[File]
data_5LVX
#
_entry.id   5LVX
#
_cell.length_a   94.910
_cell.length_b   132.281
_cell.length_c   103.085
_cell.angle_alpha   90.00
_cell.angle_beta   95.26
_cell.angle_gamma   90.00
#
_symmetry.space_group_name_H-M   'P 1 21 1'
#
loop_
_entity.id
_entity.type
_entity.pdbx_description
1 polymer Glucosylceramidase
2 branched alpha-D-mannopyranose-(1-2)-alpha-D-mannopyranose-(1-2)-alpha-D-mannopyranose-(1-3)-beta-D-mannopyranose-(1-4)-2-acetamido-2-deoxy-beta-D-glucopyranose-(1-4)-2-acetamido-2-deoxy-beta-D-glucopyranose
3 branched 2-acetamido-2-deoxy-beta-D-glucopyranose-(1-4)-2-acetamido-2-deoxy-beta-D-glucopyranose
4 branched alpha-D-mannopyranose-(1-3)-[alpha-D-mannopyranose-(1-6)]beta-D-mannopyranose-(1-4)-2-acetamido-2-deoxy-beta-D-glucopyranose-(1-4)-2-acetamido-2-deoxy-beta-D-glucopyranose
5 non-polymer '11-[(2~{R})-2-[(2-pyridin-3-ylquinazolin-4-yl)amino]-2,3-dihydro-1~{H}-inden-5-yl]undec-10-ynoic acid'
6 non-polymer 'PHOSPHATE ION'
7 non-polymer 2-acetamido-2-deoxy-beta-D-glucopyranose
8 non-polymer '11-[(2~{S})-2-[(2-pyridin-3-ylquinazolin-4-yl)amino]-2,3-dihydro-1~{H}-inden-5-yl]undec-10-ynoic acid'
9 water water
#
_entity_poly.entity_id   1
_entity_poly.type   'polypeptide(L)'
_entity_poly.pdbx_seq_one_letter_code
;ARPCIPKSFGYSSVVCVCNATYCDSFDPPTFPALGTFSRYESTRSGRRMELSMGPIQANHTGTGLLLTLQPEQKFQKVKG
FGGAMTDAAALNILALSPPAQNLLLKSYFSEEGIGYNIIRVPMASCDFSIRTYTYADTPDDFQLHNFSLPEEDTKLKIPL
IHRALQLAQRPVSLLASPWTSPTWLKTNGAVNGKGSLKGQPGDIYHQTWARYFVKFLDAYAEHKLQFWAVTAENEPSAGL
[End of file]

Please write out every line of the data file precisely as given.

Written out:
data_5LVX
#
_entry.id   5LVX
#
_cell.length_a   94.910
_cell.length_b   132.281
_cell.length_c   103.085
_cell.angle_alpha   90.00
_cell.angle_beta   95.26
_cell.angle_gamma   90.00
#
_symmetry.space_group_name_H-M   'P 1 21 1'
#
loop_
_entity.id
_entity.type
_entity.pdbx_description
1 polymer Glucosylceramidase
2 branched alpha-D-mannopyranose-(1-2)-alpha-D-mannopyranose-(1-2)-alpha-D-mannopyranose-(1-3)-beta-D-mannopyranose-(1-4)-2-acetamido-2-deoxy-beta-D-glucopyranose-(1-4)-2-acetamido-2-deoxy-beta-D-glucopyranose
3 branched 2-acetamido-2-deoxy-beta-D-glucopyranose-(1-4)-2-acetamido-2-deoxy-beta-D-glucopyranose
4 branched alpha-D-mannopyranose-(1-3)-[alpha-D-mannopyranose-(1-6)]beta-D-mannopyranose-(1-4)-2-acetamido-2-deoxy-beta-D-glucopyranose-(1-4)-2-acetamido-2-deoxy-beta-D-glucopyranose
5 non-polymer '11-[(2~{R})-2-[(2-pyridin-3-ylquinazolin-4-yl)amino]-2,3-dihydro-1~{H}-inden-5-yl]undec-10-ynoic acid'
6 non-polymer 'PHOSPHATE ION'
7 non-polymer 2-acetamido-2-deoxy-beta-D-glucopyranose
8 non-polymer '11-[(2~{S})-2-[(2-pyridin-3-ylquinazolin-4-yl)amino]-2,3-dihydro-1~{H}-inden-5-yl]undec-10-ynoic acid'
9 water water
#
_entity_poly.entity_id   1
_entity_poly.type   'polypeptide(L)'
_entity_poly.pdbx_seq_one_letter_code
;ARPCIPKSFGYSSVVCVCNATYCDSFDPPTFPALGTFSRYESTRSGRRMELSMGPIQANHTGTGLLLTLQPEQKFQKVKG
FGGAMTDAAALNILALSPPAQNLLLKSYFSEEGIGYNIIRVPMASCDFSIRTYTYADTPDDFQLHNFSLPEEDTKLKIPL
IHRALQLAQRPVSLLASPWTSPTWLKTNGAVNGKGSLKGQPGDIYHQTWARYFVKFLDAYAEHKLQFWAVTAENEPSAGL